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Saturday, March 16, 2019

What is Salesforce Einstein Discovery?

Have been looking at some of Salesforce offerings.

Video of of tech of basics of Salesforce Einstein:

By Mark Tossell:

Einstein Discovery is a curious enigma in the Salesforce ecosystem. Most people in the Salesforce world have heard of Einstein, as it has been widely publicised, but the majority have little understanding of what it does and how they can use it. In fact, even a good number of thought leaders and consulting partners are in the dark around Einstein.

I think that three factors have contributed to this scenario:

Lack of understanding around the general subject of artificial intelligence and machine learning, especially in the context of business deliverables.

Confusion about the rather complex family of Salesforce Einstein products – including Einstein Analytics, Sales Cloud Einstein, Einstein insights, Einstein Prediction Builder, and Einstein Discovery. Phew!

The challenge that Salesforce Account Executives have to effectively communicate a  product family that is becoming increasingly diverse and complex.

This lack of understanding is unfortunate, because Einstein Discovery (ED) is an extremely powerful tool that can offer tremendous business value if correctly implemented and effectively employed.

The purpose of this post is not to publish a detailed technical treatise about the ED platform; I’ll leave that to others. Rather, my goal is to distill the jargon, bypass the hype, and introduce a very capable piece of kit to those who might benefit from it.

1. What is Einstein Discovery?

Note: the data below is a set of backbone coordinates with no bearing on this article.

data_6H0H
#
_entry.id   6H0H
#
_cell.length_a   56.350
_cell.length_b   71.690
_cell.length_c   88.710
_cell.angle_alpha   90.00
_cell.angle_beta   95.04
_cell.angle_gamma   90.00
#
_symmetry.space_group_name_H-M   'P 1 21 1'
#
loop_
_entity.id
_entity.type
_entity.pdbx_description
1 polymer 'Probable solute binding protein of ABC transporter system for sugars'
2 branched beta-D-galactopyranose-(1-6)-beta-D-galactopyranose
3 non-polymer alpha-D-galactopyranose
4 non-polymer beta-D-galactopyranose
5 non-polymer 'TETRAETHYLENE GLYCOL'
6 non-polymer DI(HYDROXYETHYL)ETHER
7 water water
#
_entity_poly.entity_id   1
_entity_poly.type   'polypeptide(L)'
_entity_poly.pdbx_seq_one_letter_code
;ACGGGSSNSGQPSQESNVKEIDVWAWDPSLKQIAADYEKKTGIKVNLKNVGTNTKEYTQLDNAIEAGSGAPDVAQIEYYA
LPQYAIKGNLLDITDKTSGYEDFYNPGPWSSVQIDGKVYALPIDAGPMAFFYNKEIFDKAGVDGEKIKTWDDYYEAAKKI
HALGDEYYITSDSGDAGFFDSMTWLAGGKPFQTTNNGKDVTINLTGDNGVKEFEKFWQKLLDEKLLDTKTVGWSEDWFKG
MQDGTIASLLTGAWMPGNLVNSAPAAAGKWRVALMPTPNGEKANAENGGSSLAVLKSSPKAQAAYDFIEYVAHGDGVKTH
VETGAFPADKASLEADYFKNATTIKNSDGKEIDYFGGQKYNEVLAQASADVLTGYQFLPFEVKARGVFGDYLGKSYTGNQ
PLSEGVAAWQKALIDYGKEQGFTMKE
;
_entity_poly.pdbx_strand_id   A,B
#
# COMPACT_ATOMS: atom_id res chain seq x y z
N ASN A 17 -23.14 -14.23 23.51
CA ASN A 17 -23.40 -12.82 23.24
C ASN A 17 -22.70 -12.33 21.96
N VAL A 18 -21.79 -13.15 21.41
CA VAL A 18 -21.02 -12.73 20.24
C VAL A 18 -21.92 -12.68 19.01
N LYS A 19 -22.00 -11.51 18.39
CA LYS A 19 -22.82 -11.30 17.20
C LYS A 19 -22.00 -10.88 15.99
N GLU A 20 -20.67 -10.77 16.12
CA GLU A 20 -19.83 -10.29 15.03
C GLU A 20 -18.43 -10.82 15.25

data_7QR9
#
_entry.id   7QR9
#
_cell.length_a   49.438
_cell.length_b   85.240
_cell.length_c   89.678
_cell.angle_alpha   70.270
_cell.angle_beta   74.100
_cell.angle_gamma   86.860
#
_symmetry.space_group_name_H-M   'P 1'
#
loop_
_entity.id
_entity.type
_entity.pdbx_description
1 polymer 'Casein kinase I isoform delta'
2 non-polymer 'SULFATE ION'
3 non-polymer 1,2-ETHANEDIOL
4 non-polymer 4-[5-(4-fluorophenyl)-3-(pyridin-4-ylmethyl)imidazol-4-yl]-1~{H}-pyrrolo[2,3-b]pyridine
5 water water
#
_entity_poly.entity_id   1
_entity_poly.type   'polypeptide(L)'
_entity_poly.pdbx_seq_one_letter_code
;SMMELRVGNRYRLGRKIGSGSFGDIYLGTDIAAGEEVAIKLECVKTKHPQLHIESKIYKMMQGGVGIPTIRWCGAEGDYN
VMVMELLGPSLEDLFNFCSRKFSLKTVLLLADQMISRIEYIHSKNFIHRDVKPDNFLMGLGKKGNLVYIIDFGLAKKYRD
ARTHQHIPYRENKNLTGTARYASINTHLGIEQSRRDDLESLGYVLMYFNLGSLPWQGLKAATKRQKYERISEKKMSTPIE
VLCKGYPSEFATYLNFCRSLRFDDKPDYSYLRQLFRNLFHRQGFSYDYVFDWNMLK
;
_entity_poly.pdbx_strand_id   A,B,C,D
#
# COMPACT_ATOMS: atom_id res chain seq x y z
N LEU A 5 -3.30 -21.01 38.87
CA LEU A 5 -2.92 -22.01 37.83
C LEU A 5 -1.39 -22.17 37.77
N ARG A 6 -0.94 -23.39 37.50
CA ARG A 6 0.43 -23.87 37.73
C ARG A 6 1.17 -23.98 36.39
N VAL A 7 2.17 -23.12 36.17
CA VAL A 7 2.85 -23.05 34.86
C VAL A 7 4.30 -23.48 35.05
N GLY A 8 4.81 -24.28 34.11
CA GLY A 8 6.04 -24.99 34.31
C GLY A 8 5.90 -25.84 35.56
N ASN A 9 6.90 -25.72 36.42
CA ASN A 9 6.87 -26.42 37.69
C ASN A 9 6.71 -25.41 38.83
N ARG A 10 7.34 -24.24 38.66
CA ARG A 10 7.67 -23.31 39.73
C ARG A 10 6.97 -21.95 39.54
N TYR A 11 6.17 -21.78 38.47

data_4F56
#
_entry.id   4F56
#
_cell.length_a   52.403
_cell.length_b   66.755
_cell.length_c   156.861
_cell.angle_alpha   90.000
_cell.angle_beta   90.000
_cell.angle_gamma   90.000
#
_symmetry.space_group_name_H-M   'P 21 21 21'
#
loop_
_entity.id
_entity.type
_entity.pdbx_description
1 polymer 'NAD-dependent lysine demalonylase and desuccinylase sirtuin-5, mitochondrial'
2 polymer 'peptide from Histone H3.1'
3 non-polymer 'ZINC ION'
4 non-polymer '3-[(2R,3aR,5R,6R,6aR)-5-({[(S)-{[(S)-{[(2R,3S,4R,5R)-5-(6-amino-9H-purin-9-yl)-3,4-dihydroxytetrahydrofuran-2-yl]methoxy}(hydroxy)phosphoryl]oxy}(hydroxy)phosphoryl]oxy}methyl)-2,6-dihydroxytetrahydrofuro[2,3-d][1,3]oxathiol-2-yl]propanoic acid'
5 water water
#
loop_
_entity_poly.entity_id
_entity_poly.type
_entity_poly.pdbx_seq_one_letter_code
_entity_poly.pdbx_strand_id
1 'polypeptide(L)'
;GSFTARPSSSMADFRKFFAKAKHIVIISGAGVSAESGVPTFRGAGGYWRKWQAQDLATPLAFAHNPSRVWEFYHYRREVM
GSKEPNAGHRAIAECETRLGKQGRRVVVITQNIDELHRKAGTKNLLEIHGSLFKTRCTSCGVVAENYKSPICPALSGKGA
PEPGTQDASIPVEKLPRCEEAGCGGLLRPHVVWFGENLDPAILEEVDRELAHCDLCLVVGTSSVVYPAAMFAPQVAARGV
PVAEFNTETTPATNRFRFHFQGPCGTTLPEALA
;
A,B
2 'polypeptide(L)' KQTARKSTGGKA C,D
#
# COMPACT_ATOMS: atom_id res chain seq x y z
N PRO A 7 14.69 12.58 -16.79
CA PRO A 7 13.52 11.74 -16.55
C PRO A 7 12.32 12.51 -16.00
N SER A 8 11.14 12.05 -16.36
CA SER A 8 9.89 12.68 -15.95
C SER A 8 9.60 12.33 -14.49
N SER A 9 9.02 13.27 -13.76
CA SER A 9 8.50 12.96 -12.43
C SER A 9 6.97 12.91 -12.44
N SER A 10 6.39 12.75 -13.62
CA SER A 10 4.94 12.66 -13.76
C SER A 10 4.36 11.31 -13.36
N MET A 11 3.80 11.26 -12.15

Supervised machine learning. Those thee words succinctly define the ED platform. However, what does this mean? How does a machine learn? And why does it need supervision, as if it were some delinquent child? Let me explain.

Machine learning (ML) is analytical model building that can be automated, where the systems “learn” from data and identify patterns, resulting in meaningful conclusions and predictions.

I like this definition of ML from the SAS institute web site – “Machine learning is a method of data analysis that automates analytical model building. It is a branch of artificial intelligence based on the idea that systems can learn from data, identify patterns and make decisions with minimal human intervention.”

There are two types of machine learning: supervised, and unsupervised. They are fundamentally different, so let’s briefly set them apart.

In supervised machine learning you have a set of features, or variables, similar to the column names in a spreadsheet. You also have a response variable that you use the features to make predictions for. A simple example would be looking at the brand, age, size and condition of motor vehicles in order to make a prediction about their value. Supervised learning is what Einstein Discovery does, and it is very good at it.  .... " 

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